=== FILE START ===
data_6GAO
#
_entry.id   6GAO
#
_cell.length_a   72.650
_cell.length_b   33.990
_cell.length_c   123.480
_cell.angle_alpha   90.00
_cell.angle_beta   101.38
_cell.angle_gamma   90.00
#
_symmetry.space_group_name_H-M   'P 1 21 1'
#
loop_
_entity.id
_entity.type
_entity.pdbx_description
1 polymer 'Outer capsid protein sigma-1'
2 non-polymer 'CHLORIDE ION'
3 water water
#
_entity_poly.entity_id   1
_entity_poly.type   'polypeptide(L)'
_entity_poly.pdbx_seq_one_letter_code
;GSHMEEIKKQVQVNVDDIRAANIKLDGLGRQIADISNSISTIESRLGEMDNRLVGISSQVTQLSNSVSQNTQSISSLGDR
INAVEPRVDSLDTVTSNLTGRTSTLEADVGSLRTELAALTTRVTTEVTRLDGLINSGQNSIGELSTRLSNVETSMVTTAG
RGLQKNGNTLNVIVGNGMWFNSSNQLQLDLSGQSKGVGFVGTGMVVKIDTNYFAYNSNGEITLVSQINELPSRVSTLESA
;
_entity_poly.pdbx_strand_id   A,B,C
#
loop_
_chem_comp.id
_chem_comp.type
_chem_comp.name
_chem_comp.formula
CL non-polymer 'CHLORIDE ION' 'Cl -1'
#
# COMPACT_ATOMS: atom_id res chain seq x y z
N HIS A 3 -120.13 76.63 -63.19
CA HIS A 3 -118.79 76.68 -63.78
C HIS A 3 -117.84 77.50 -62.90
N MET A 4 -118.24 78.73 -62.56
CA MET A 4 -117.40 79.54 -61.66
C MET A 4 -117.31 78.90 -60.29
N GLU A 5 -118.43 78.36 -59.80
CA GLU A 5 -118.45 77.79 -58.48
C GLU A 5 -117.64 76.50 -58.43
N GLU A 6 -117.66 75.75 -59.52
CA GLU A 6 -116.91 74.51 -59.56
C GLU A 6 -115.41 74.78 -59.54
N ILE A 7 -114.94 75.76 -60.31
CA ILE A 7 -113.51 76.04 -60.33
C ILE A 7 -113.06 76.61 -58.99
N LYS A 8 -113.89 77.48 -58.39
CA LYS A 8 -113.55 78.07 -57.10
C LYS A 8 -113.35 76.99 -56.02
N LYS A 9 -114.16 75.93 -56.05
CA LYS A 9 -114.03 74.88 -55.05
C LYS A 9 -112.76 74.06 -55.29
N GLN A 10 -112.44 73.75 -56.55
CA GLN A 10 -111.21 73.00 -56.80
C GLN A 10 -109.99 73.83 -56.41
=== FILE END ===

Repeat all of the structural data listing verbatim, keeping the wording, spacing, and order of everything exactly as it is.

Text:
data_6GAO
#
_entry.id   6GAO
#
_cell.length_a   72.650
_cell.length_b   33.990
_cell.length_c   123.480
_cell.angle_alpha   90.00
_cell.angle_beta   101.38
_cell.angle_gamma   90.00
#
_symmetry.space_group_name_H-M   'P 1 21 1'
#
loop_
_entity.id
_entity.type
_entity.pdbx_description
1 polymer 'Outer capsid protein sigma-1'
2 non-polymer 'CHLORIDE ION'
3 water water
#
_entity_poly.entity_id   1
_entity_poly.type   'polypeptide(L)'
_entity_poly.pdbx_seq_one_letter_code
;GSHMEEIKKQVQVNVDDIRAANIKLDGLGRQIADISNSISTIESRLGEMDNRLVGISSQVTQLSNSVSQNTQSISSLGDR
INAVEPRVDSLDTVTSNLTGRTSTLEADVGSLRTELAALTTRVTTEVTRLDGLINSGQNSIGELSTRLSNVETSMVTTAG
RGLQKNGNTLNVIVGNGMWFNSSNQLQLDLSGQSKGVGFVGTGMVVKIDTNYFAYNSNGEITLVSQINELPSRVSTLESA
;
_entity_poly.pdbx_strand_id   A,B,C
#
loop_
_chem_comp.id
_chem_comp.type
_chem_comp.name
_chem_comp.formula
CL non-polymer 'CHLORIDE ION' 'Cl -1'
#
# COMPACT_ATOMS: atom_id res chain seq x y z
N HIS A 3 -120.13 76.63 -63.19
CA HIS A 3 -118.79 76.68 -63.78
C HIS A 3 -117.84 77.50 -62.90
N MET A 4 -118.24 78.73 -62.56
CA MET A 4 -117.40 79.54 -61.66
C MET A 4 -117.31 78.90 -60.29
N GLU A 5 -118.43 78.36 -59.80
CA GLU A 5 -118.45 77.79 -58.48
C GLU A 5 -117.64 76.50 -58.43
N GLU A 6 -117.66 75.75 -59.52
CA GLU A 6 -116.91 74.51 -59.56
C GLU A 6 -115.41 74.78 -59.54
N ILE A 7 -114.94 75.76 -60.31
CA ILE A 7 -113.51 76.04 -60.33
C ILE A 7 -113.06 76.61 -58.99
N LYS A 8 -113.89 77.48 -58.39
CA LYS A 8 -113.55 78.07 -57.10
C LYS A 8 -113.35 76.99 -56.02
N LYS A 9 -114.16 75.93 -56.05
CA LYS A 9 -114.03 74.88 -55.05
C LYS A 9 -112.76 74.06 -55.29
N GLN A 10 -112.44 73.75 -56.55
CA GLN A 10 -111.21 73.00 -56.80
C GLN A 10 -109.99 73.83 -56.41